The Buddhist doctrines preached by scholars these days are regarded by most people as gentle words, truthful words, but in fact they are all harsh words and deceptive words. I say this because they are at variance with the Lotus Sutra, which embodies the Buddha's true intention.

On the other hand, when I proclaim that the practitioners of the Nembutsu will fall into the hell of incessant suffering or declare that the Zen and Shingon sects are likewise in error, people may think I am uttering harsh words, but in fact I am speaking truthful and gentle words. As an example, I may point to the fact that Dozen-bo has embraced the Lotus Sutra and fashioned an image of Shakyamuni Buddha, actions that came about because I spoke harsh words to him. And the same thing holds true for numerous other persons throughout Japan. Ten or more years ago, virtually everyone was reciting the Nembutsu. But now, out of ten persons, you will find that one or two chant only Nam-myoho-renge-kyo, while two or three recite it along with the Nembutsu. And even among those who recite the Nembutsu exclusively, there are those who have begun to have doubts and who in their hearts put their faith in the Lotus Sutra and have even begun to paint or carve images of Shakyamuni Buddha. All this, too, has come about because I, Nichiren, have spoken harsh words.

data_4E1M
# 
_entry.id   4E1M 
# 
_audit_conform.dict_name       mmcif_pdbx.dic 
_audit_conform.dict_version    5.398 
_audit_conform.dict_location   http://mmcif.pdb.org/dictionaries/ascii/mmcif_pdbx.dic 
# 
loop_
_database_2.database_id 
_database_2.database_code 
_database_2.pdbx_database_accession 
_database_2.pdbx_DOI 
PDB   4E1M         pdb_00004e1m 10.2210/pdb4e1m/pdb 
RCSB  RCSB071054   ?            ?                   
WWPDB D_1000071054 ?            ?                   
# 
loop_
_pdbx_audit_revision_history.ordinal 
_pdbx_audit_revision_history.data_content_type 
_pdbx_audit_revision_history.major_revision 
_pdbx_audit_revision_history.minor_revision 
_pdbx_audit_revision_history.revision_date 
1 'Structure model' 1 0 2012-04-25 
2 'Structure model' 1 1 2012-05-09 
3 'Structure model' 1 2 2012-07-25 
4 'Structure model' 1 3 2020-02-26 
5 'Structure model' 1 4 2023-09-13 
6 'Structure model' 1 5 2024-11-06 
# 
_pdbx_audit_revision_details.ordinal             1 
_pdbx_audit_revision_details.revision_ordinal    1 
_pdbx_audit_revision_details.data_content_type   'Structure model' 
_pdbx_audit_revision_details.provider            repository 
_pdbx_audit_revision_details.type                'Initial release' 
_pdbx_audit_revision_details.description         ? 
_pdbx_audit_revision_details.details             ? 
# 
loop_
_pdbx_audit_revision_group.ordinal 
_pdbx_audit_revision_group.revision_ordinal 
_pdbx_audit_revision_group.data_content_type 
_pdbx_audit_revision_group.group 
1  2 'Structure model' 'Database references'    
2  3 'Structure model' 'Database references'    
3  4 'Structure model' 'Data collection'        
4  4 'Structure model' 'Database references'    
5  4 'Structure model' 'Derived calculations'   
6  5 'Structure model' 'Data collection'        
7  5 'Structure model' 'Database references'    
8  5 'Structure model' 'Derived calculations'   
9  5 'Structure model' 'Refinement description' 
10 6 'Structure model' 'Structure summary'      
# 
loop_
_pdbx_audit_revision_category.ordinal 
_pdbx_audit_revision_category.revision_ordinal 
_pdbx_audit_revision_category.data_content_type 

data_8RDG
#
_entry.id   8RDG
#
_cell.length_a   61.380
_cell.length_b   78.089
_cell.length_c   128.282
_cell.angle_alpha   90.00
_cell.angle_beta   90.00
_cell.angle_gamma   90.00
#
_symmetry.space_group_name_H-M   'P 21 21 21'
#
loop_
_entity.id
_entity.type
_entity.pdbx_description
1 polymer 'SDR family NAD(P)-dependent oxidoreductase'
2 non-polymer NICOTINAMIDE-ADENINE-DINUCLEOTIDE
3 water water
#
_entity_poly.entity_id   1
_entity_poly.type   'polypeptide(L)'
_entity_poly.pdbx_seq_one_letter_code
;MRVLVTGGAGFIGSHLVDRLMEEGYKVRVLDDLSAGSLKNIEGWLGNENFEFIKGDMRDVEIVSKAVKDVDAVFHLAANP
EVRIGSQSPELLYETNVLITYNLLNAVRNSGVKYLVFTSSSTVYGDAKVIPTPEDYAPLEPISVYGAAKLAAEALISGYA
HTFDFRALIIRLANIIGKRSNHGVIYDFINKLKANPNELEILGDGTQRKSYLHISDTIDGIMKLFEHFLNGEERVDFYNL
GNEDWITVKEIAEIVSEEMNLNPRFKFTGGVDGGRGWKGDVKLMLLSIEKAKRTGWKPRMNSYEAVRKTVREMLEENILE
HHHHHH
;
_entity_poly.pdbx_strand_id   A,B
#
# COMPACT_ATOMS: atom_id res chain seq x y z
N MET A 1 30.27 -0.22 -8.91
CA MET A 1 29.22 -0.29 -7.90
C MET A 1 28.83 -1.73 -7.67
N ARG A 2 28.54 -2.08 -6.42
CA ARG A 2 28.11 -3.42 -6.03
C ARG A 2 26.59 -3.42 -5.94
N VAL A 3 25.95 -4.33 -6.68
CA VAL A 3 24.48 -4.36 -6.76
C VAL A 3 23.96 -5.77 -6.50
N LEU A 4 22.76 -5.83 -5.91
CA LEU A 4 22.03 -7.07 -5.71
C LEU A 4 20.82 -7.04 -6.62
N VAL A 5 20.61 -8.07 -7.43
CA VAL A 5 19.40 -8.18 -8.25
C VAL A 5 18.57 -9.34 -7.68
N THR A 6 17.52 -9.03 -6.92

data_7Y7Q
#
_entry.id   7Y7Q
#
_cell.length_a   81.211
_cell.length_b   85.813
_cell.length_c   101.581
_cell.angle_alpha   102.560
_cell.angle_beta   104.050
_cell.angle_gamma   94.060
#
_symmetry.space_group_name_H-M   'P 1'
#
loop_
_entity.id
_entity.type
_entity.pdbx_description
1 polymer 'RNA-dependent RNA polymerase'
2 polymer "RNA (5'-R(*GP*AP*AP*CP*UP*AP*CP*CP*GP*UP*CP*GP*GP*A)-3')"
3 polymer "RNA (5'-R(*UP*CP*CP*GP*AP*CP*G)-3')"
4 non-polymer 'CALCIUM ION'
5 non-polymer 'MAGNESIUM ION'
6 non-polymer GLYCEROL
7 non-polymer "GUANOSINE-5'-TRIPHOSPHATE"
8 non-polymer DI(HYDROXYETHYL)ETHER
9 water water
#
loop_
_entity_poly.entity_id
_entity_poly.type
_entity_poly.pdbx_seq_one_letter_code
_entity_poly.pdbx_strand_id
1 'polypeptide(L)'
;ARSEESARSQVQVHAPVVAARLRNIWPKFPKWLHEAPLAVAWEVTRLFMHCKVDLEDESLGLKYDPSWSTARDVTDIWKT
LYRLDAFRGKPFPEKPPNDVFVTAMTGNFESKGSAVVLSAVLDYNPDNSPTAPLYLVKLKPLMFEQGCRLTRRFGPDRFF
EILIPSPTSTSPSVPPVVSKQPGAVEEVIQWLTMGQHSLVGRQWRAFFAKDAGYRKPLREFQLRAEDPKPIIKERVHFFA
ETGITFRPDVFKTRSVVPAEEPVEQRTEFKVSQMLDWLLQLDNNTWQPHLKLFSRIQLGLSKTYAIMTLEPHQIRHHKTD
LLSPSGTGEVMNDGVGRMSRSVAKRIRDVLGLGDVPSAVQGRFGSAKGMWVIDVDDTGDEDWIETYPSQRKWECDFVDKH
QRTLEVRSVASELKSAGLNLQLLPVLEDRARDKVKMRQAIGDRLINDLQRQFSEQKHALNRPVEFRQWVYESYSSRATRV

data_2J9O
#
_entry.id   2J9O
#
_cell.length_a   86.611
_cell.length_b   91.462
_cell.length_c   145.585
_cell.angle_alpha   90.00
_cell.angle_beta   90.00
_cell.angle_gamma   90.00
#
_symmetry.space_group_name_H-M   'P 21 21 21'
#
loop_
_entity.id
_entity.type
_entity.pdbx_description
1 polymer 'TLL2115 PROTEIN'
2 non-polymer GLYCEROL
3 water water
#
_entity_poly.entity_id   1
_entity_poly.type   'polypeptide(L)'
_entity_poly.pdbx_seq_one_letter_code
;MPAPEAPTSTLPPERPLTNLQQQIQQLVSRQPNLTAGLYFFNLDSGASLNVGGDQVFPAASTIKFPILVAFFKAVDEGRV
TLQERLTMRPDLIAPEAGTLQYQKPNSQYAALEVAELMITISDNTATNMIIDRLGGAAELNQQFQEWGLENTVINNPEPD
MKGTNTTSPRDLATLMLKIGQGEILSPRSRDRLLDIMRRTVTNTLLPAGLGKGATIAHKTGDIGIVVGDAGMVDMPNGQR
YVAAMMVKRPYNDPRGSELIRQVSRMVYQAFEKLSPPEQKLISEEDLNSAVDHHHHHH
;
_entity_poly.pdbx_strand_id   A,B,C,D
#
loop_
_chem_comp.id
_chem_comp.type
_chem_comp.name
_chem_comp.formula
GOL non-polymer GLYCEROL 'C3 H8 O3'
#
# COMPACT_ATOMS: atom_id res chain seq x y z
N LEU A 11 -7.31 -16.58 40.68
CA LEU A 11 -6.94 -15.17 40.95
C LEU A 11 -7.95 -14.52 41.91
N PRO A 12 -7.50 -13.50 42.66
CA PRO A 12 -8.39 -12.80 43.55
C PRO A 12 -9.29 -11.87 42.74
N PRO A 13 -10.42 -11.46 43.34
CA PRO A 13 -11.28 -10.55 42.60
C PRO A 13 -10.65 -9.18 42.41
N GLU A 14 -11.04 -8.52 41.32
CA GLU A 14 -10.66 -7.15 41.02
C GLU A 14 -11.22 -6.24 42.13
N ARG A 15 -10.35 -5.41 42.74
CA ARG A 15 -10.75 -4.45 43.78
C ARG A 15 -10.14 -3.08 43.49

This response is like the fragrant sandalwood trees that grow among the groves of foul-smelling eranda trees, or the lotus blossoms that rise out of the muddy water. Thus, when I proclaim that the followers of the Nembutsu will fall into the hell of incessant suffering, the "wise men" of our day, who are in fact no wiser than cows or horses, may venture to attack my doctrines. But in truth they are like scavenger dogs barking at the lion, the king of beasts, or foolish monkeys laughing at the god Taishaku.


The seventh year of Bun'ei (1270)

Major Writings of Nichiren Daishonin, Vol. 4, page 55.